LPCVD, Diffusion and Oxidation
Low Pressure Chemical Vapor Deposition (LPCVD) is a thermal process that deposits various films at low pressure. LPCVD processes include polysilicon, silicon nitride and silicon oxides. Diffusion (sometimes referred to as annealing) is a thermal treatment used to move dopants, or impurities, and make dopants introduced by ion implantation electrically active. Oxidation forms a silicon oxide layer on the wafer’s surface, which acts as an insulating or protective layer over it.
WHAT HAPPENS DURING LPCVD & DIFFUSION?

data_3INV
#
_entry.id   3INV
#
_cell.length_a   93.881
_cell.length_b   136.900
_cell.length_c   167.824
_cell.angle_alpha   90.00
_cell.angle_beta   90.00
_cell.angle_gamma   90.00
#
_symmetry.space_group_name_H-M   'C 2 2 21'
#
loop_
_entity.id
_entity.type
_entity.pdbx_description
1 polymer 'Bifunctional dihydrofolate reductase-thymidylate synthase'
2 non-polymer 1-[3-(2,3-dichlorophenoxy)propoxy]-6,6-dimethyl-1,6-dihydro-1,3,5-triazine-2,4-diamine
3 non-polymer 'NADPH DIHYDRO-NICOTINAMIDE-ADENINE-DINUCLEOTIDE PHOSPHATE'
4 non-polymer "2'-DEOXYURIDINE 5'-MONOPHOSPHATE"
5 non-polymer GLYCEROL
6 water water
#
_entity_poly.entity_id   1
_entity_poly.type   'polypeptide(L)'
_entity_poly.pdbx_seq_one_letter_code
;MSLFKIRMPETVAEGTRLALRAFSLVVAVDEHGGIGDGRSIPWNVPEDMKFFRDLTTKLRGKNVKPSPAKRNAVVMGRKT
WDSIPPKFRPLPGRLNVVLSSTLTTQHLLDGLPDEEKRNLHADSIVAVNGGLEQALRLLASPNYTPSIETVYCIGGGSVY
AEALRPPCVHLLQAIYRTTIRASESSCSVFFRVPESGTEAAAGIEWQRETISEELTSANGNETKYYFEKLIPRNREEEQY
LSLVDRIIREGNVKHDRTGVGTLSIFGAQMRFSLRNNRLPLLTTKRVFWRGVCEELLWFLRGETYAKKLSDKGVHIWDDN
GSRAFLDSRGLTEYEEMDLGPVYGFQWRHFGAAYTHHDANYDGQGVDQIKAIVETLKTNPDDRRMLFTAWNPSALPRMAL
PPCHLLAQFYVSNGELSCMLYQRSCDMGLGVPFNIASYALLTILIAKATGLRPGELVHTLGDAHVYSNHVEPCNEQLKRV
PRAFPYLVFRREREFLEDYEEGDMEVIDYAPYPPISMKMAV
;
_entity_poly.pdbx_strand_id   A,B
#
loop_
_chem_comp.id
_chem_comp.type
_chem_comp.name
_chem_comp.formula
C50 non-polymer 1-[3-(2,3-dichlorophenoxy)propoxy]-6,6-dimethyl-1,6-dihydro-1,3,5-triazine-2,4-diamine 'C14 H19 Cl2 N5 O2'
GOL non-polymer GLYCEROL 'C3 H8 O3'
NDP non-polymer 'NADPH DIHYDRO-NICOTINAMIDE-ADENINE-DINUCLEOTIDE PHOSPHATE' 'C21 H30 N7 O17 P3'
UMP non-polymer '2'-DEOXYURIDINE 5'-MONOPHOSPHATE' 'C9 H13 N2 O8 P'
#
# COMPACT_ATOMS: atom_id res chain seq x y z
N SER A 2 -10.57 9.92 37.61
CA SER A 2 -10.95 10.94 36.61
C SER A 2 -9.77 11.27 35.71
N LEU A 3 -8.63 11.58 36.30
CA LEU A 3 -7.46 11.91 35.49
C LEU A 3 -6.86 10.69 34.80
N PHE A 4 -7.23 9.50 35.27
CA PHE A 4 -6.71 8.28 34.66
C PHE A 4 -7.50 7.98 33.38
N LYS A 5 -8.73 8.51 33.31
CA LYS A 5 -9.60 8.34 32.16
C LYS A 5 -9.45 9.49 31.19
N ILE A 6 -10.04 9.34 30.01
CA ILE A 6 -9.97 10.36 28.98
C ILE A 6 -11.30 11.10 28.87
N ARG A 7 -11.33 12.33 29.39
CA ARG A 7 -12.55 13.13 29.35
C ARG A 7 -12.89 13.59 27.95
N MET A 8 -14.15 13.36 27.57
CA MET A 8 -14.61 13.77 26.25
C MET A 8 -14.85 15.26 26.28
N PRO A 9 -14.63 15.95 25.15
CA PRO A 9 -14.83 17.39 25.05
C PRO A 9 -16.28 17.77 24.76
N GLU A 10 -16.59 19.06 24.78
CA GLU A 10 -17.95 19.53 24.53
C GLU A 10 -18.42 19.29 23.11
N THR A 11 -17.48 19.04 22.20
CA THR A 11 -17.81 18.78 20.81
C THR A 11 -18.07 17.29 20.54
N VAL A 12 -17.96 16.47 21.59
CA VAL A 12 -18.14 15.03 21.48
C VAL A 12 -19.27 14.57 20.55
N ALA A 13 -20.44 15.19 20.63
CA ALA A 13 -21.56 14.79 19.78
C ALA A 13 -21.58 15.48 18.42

Diffusion is a high-temperature process that changes the electrical characteristics of layers. It is typically used to electrically activate impurities introduced by ion implantation. It can also be designed to drive dopants deeper into a film layer. Chemical Vapor Deposition (CVD) is a method of depositing materials through a chemical process during which a chemical precursor is delivered at a controlled temperature and pressure.
Performing diffusion in a batch reactor enables manufacturers to accurately control temperature and ambient conditions, simultaneously, for a large number of wafers, thus increasing productivity. CVD provides high purity thin films at high deposition rates. Batch reactors enable CVD for a large number of wafers at the same time.